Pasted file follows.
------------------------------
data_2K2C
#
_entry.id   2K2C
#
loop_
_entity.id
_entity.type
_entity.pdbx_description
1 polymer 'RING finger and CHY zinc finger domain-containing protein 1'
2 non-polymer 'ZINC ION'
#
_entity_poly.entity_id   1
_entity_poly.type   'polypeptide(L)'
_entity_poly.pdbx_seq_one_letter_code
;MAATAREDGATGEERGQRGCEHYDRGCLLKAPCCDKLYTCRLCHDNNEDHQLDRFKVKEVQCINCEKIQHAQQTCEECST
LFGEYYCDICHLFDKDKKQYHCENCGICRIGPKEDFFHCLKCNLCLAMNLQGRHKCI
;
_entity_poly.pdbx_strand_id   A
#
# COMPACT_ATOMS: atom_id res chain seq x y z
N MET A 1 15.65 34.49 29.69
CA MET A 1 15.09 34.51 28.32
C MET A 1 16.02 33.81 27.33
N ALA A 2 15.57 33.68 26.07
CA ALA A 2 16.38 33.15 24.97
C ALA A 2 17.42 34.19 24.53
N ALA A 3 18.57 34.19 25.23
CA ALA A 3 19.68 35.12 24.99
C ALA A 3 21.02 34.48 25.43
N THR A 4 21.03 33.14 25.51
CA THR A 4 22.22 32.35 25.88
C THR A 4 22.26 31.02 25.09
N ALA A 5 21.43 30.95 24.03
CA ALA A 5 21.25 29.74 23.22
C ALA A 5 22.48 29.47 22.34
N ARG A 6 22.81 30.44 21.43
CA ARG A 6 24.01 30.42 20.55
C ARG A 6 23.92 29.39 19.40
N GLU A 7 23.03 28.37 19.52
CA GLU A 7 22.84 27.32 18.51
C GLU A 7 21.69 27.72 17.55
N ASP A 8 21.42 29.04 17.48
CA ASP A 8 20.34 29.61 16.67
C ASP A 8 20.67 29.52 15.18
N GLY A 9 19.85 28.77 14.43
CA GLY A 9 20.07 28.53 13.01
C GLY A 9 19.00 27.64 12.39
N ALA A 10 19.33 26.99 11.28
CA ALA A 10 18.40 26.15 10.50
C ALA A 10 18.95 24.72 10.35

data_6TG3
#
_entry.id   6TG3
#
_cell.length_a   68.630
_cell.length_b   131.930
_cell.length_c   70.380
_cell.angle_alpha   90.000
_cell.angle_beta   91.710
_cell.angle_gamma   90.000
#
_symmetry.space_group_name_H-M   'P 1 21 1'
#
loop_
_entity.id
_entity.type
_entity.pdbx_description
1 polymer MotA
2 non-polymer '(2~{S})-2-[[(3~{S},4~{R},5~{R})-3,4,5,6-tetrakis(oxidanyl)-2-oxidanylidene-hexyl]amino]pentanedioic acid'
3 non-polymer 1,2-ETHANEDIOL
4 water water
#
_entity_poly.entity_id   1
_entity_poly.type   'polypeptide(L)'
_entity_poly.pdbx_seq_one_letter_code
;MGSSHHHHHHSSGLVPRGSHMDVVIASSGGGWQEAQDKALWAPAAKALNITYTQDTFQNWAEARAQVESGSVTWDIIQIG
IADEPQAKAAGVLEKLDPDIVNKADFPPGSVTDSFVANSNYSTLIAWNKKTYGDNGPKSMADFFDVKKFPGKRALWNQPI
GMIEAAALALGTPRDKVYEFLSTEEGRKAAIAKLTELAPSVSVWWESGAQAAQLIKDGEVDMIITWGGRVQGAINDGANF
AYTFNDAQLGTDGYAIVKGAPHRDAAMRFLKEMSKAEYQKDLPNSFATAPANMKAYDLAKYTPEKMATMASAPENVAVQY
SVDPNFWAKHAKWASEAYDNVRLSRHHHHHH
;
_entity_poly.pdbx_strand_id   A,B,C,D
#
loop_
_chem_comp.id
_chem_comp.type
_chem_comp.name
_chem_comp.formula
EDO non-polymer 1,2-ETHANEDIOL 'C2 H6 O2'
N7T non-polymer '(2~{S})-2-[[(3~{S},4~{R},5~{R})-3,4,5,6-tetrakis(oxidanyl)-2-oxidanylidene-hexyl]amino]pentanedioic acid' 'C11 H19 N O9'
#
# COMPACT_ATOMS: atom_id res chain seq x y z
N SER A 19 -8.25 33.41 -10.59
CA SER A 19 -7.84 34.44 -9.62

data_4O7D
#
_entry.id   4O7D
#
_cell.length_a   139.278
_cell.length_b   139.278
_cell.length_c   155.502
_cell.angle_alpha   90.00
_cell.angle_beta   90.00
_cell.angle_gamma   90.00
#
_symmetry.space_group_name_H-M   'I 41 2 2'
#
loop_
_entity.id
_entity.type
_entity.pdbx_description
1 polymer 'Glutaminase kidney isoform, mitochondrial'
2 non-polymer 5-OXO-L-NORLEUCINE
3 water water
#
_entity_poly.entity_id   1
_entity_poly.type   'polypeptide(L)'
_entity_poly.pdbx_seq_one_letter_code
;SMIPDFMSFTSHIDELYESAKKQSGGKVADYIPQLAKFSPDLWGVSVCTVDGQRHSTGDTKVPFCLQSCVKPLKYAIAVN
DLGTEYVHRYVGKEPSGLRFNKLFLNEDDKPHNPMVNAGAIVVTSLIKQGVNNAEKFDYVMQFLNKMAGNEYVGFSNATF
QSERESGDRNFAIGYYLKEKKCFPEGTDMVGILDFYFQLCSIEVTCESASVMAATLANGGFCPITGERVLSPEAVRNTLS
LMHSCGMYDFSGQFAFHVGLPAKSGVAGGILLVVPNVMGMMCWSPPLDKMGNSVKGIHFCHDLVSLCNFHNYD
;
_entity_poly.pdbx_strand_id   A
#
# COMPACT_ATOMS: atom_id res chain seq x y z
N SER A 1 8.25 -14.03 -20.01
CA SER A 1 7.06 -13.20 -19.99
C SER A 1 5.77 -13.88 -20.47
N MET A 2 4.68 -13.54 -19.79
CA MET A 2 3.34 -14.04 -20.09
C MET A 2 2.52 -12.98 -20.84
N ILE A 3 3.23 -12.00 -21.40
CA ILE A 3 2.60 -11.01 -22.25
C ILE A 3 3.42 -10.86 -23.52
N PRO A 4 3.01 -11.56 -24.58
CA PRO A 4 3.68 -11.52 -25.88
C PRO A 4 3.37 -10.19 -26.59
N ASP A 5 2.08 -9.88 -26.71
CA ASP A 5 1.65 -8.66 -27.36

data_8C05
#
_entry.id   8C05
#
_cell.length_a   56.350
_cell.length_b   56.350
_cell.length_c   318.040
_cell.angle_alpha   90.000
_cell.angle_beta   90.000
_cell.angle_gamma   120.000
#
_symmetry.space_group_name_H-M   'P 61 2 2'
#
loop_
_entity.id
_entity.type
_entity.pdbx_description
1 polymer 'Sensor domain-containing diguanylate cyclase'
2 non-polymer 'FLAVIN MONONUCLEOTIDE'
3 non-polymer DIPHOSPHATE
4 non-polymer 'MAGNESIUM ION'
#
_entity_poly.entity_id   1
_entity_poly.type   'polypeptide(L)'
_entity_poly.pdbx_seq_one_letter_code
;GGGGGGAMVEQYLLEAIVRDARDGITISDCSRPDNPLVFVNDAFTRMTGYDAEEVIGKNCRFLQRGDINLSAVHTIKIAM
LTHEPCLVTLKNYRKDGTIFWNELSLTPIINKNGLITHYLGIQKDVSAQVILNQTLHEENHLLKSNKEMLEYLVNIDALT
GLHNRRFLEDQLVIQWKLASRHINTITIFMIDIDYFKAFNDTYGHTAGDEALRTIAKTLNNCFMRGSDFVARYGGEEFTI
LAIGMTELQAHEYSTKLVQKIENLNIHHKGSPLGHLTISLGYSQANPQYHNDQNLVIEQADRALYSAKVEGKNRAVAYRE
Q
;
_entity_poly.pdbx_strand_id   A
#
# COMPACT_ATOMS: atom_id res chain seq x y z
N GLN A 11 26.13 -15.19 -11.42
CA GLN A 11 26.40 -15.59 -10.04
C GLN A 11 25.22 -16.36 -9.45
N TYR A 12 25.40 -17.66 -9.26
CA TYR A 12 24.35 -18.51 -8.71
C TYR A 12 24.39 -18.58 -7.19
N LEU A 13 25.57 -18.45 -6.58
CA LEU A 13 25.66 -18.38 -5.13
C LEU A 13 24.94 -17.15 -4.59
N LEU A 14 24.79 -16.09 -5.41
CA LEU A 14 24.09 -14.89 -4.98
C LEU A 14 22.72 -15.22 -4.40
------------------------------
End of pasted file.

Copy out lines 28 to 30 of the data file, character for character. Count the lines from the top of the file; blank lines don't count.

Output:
CA ALA A 3 19.68 35.12 24.99
C ALA A 3 21.02 34.48 25.43
N THR A 4 21.03 33.14 25.51